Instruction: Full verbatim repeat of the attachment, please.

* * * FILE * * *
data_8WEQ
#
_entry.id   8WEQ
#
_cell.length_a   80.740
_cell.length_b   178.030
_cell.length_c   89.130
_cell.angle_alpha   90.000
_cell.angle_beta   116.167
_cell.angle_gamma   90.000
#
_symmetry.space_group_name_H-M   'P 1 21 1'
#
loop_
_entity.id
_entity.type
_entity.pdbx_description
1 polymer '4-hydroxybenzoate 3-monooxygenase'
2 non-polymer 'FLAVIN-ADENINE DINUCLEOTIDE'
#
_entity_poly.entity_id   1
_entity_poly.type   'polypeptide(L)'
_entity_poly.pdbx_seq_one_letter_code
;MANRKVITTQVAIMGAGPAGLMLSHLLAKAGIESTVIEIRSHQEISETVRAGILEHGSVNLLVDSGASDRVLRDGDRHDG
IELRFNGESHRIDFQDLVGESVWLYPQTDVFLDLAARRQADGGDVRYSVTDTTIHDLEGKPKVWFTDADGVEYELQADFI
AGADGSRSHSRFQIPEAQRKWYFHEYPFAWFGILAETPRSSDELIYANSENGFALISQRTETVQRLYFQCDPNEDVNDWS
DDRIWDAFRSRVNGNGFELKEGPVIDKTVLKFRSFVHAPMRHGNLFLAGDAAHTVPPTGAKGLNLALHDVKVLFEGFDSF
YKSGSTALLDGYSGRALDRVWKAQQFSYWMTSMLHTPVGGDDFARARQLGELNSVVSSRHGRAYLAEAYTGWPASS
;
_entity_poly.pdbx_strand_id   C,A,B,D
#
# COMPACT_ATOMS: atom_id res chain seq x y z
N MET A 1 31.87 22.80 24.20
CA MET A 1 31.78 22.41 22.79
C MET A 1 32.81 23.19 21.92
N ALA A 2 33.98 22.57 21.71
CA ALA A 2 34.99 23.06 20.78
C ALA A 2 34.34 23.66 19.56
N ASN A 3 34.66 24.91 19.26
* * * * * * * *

data_8WEQ
#
_entry.id   8WEQ
#
_cell.length_a   80.740
_cell.length_b   178.030
_cell.length_c   89.130
_cell.angle_alpha   90.000
_cell.angle_beta   116.167
_cell.angle_gamma   90.000
#
_symmetry.space_group_name_H-M   'P 1 21 1'
#
loop_
_entity.id
_entity.type
_entity.pdbx_description
1 polymer '4-hydroxybenzoate 3-monooxygenase'
2 non-polymer 'FLAVIN-ADENINE DINUCLEOTIDE'
#
_entity_poly.entity_id   1
_entity_poly.type   'polypeptide(L)'
_entity_poly.pdbx_seq_one_letter_code
;MANRKVITTQVAIMGAGPAGLMLSHLLAKAGIESTVIEIRSHQEISETVRAGILEHGSVNLLVDSGASDRVLRDGDRHDG
IELRFNGESHRIDFQDLVGESVWLYPQTDVFLDLAARRQADGGDVRYSVTDTTIHDLEGKPKVWFTDADGVEYELQADFI
AGADGSRSHSRFQIPEAQRKWYFHEYPFAWFGILAETPRSSDELIYANSENGFALISQRTETVQRLYFQCDPNEDVNDWS
DDRIWDAFRSRVNGNGFELKEGPVIDKTVLKFRSFVHAPMRHGNLFLAGDAAHTVPPTGAKGLNLALHDVKVLFEGFDSF
YKSGSTALLDGYSGRALDRVWKAQQFSYWMTSMLHTPVGGDDFARARQLGELNSVVSSRHGRAYLAEAYTGWPASS
;
_entity_poly.pdbx_strand_id   C,A,B,D
#
# COMPACT_ATOMS: atom_id res chain seq x y z
N MET A 1 31.87 22.80 24.20
CA MET A 1 31.78 22.41 22.79
C MET A 1 32.81 23.19 21.92
N ALA A 2 33.98 22.57 21.71
CA ALA A 2 34.99 23.06 20.78
C ALA A 2 34.34 23.66 19.56
N ASN A 3 34.66 24.91 19.26